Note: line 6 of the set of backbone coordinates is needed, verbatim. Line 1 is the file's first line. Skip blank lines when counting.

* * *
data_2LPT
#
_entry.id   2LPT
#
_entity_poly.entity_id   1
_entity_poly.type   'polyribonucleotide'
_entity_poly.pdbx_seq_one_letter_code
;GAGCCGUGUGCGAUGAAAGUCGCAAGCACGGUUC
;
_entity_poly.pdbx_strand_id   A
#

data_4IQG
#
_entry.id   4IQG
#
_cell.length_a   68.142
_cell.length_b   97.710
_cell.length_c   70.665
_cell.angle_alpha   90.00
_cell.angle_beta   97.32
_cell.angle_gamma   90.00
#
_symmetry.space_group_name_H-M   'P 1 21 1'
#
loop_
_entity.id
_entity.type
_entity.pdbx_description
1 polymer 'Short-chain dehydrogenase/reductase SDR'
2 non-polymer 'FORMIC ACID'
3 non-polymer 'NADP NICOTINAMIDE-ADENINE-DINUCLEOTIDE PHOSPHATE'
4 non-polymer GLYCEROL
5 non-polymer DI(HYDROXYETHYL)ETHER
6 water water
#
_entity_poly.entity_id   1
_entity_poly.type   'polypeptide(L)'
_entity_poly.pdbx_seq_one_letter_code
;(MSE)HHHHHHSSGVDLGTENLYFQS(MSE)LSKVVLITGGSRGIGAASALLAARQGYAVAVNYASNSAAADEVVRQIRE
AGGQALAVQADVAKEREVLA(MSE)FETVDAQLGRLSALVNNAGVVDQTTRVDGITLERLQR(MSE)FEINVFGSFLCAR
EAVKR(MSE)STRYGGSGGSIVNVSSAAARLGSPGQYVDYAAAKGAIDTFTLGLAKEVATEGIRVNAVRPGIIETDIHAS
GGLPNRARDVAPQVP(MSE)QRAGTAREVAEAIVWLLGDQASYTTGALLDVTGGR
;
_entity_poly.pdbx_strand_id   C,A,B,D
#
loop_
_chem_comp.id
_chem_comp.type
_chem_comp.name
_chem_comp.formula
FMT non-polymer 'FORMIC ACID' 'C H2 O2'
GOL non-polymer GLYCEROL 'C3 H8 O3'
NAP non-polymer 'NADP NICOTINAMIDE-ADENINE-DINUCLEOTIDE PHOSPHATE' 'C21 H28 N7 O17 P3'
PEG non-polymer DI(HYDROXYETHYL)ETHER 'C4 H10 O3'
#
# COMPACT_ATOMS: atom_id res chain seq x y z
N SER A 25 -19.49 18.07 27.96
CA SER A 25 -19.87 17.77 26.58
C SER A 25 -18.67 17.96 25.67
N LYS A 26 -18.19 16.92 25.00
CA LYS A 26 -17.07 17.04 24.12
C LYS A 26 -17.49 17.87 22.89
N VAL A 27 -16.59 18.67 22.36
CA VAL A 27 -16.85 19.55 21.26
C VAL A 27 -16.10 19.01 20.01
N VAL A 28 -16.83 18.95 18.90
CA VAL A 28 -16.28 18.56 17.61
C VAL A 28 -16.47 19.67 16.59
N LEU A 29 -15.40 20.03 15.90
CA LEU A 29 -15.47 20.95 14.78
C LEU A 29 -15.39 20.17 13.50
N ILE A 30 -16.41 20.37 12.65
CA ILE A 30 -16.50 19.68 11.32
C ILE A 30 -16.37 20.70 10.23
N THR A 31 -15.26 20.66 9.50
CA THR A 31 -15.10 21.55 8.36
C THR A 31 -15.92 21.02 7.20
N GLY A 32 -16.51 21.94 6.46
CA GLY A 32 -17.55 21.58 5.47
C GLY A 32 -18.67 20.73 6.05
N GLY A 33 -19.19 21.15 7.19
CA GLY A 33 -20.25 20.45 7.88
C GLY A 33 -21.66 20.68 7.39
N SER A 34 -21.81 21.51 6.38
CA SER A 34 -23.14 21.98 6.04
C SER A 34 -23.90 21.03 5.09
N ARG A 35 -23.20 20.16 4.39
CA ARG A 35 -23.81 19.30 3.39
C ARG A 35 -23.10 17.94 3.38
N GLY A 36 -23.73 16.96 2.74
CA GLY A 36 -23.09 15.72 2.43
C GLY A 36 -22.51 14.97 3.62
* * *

_entity_poly.type   'polyribonucleotide'